> NCUA Activates Disaster Relief For Oklahoma
In the wake of this week's tornadoes, the National Credit Union Administration has activated its disaster relief policy to aid impacted credit unions and their members. [read more]
> Tinker FCU Branch Destroyed, Assisting Staff And Members
For nearly two dozen staff and members of Tinker Federal Credit Union's branch in Moore, Okla., Monday afternoon had its moment of reckoning. A half-mile wide tornado bore down on the branch and they took cover in the credit union's safe deposit box vault. After it was over, they were safe and sound, and the only thing left standing was the vault.
Tinker FCU's human resources department is now gathering information for assisting employees directly impacted by the tornado. "All staff have been accounted for, and they're OK," Stratton said. However, about 25 employees have some damage to their homes, and four employees' homes were destroyed. [read more]
League President Rick Pillow and Director of Governmental Affairs Karin Sherbin attended a fundraiser for Sen. Tim Kaine at our lobbying firm of Hunton & Williams in Richmond Monday morning. Hunton lobbyist Heidi Abbott hosted the event, which was attended by about a dozen people in addition to League representatives. League staff updated the Senator on our campaign to preserve the credit union tax exemption and our member business lending legislation. [read more]
News About Credit Unions
A top regulator is vowing to curtail short-term, high-cost consumer loans at federally chartered credit unions. Debbie Matz, the chairman of the National Credit Union Administration, promised action in response to new research by consumer groups. Nine federal credit unions are allegedly making loans with what are effectively triple-digit annual percentage rates, the groups say.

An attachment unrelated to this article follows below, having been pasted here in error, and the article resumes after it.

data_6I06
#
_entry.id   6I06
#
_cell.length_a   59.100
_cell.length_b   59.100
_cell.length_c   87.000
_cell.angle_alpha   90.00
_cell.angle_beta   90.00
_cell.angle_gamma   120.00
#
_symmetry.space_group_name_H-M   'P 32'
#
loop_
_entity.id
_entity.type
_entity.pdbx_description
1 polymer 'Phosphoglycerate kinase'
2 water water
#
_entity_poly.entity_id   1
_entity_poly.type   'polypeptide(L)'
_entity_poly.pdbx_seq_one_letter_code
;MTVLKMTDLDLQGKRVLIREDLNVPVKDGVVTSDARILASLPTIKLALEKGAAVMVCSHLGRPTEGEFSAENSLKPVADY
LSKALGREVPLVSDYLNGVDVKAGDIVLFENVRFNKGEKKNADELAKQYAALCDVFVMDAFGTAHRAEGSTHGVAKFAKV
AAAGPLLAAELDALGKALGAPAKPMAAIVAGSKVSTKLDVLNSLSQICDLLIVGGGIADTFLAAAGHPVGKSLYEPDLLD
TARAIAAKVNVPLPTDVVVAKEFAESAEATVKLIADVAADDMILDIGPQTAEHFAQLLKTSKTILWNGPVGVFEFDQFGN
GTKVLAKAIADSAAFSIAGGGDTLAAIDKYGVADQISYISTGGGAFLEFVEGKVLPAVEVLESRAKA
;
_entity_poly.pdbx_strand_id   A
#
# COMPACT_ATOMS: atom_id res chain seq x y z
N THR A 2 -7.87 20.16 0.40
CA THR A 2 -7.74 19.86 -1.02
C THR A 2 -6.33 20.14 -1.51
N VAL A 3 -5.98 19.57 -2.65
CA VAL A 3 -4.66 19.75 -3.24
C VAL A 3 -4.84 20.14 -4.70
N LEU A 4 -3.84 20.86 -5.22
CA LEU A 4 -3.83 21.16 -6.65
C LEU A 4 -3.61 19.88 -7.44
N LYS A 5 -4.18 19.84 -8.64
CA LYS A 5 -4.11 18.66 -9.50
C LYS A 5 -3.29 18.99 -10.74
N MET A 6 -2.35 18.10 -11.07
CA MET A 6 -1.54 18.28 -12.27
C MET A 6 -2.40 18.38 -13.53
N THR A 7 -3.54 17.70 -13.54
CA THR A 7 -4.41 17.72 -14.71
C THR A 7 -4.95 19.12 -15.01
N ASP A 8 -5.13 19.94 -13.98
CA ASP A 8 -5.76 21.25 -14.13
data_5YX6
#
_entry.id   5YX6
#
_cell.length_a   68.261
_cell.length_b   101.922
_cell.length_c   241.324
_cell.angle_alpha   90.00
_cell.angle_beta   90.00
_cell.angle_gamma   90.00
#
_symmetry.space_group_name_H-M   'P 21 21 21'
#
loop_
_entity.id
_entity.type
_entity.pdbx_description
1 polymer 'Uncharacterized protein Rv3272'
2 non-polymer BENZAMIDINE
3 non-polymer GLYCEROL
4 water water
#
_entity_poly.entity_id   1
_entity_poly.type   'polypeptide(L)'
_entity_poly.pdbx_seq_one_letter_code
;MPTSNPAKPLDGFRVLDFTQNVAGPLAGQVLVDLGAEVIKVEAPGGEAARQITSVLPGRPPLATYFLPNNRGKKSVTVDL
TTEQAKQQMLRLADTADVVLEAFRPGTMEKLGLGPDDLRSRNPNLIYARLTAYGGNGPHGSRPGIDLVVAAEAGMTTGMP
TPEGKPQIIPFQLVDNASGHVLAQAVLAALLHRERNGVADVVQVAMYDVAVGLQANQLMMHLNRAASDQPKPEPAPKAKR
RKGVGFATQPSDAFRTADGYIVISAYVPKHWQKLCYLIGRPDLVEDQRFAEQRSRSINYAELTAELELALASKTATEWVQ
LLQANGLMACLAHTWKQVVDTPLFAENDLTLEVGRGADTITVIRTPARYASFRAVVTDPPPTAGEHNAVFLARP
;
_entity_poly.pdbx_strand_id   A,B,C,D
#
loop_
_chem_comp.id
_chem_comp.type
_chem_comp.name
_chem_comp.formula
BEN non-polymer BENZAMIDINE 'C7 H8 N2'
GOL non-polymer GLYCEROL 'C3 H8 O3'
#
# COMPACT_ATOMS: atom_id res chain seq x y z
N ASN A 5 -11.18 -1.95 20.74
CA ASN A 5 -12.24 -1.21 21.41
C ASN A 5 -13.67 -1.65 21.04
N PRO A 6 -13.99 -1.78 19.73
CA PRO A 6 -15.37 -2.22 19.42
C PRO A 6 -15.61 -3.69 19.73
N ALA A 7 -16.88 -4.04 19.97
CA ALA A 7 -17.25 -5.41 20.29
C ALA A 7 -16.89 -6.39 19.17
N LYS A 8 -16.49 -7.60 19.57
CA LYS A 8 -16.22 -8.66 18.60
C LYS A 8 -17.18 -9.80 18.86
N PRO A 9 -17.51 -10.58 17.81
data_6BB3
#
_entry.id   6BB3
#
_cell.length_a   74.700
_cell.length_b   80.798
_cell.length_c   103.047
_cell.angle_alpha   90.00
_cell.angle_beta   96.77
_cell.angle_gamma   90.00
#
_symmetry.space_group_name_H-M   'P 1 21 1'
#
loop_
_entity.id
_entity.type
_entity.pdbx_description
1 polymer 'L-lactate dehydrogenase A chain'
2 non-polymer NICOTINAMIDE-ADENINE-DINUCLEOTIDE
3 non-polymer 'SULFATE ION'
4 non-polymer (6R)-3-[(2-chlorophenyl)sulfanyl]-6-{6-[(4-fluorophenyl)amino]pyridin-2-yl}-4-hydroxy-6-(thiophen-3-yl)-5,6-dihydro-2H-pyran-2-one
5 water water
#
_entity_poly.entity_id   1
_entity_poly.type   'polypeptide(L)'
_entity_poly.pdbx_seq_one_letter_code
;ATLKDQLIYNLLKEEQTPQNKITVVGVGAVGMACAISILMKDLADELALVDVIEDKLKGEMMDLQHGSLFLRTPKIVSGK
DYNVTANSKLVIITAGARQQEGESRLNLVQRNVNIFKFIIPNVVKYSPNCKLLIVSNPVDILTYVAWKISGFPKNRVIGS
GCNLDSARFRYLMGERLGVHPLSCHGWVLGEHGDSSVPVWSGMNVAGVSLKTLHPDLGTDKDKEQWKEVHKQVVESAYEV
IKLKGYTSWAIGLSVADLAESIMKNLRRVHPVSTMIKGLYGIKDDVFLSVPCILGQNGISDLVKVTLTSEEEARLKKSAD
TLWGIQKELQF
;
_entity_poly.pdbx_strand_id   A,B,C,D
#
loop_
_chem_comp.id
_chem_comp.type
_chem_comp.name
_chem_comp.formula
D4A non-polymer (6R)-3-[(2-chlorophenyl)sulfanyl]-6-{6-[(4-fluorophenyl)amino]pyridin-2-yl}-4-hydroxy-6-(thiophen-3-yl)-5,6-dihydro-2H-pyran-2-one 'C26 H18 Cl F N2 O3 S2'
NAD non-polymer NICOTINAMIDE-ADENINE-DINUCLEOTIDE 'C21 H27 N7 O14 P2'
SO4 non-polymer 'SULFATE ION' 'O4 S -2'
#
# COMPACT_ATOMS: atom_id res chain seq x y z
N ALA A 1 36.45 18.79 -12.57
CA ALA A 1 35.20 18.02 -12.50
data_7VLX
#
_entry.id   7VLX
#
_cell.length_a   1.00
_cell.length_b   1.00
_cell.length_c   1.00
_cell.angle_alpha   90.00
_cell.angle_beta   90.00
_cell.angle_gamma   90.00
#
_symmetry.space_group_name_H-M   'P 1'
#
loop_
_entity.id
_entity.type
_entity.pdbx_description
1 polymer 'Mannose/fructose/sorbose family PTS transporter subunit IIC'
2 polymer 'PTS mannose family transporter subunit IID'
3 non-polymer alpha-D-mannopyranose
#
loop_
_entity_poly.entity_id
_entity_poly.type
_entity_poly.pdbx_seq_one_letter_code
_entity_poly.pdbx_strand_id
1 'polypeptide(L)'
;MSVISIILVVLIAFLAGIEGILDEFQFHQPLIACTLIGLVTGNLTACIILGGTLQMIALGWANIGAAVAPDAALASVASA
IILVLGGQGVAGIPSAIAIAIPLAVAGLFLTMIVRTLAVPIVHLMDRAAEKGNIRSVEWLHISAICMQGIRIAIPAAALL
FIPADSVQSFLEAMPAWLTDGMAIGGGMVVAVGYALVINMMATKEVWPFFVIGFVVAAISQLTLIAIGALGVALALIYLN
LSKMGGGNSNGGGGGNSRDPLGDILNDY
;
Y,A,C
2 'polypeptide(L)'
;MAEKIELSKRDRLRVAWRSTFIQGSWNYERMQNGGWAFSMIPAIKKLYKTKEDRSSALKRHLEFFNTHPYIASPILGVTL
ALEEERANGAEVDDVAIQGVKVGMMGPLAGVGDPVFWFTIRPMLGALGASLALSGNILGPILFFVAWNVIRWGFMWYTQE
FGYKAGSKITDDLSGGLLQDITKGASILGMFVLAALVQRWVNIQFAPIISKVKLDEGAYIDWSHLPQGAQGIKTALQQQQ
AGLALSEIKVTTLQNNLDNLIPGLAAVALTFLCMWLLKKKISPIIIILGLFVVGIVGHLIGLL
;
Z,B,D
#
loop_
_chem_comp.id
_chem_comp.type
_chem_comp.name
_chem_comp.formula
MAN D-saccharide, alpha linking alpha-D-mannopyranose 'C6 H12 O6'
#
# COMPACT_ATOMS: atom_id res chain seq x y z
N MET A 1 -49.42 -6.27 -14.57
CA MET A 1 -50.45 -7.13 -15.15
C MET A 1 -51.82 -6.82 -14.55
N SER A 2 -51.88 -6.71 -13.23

Credit unions continue to have a competitive advantage when it comes to fees, according to a new report. The report, the 2013-2014 CUNA Fees Report, released last week, found that CUs are less likely than banks to charge fees and when fees are charged the fees are lower.
Among the findings:
* As a percent of total income, noninterest income, which includes fees, grew from an average 20.1% in 2009 to 28.6% in 2012.
* 82% of CUs offered free checking in 2012, vs. 39% of banks offered free checking.
* As a percentage of non-interest income NSF and overdraft fees at CUs contribute the largest portion (34%), followed by ATM and debit card fees (12%), first mortgages (8%), other loans (8%), and credit cards (6%).
As credit unions Unite for Good to get the good word out about the value of credit unions, the Credit Union National Association has succeeded in nabbing credit unions their share of the spotlight among nationwide media the past few weeks. Since April 1, more than 14 of the nation's most prominent media outlets have featured CUNA and credit unions on topics ranging from student lending, the value of the credit union alternative, member business lending, financing automobiles, CUNA's regulatory agenda and more. That doesn't count the background provided and interviews for upcoming media stories to be released soon or articles generated locally by credit unions and leagues. [read more]
Compliance/Regulatory Affairs News
The Credit Union National Association has spoken in support of National Credit Union Administration proposed fixed-asset rule changes, but is urging that more improvements be made to the rule, in a comment letter filed Monday. The CUNA comment letter responds to a March NCUA proposal that makes plain language revisions to the agency's fixed asset rule, and adds new definitions and rewordings.
The changes would impact NCUA's current fixed-assets rule, Section 701.36, which allows federal credit unions to purchase, hold and dispose of property necessary or incidental to their operations. These fixed assets include office buildings, branch facilities, furniture, computer hardware and software, and ATMs. [read more]
Qualified mortgage rules must be changed to ensure credit unions will be able to meet their members' borrowing needs in a way that minimizes risk and default, Credit Union National Association President/CEO Bill Cheney wrote in a letter submitted to the U.S. Congress on Tuesday.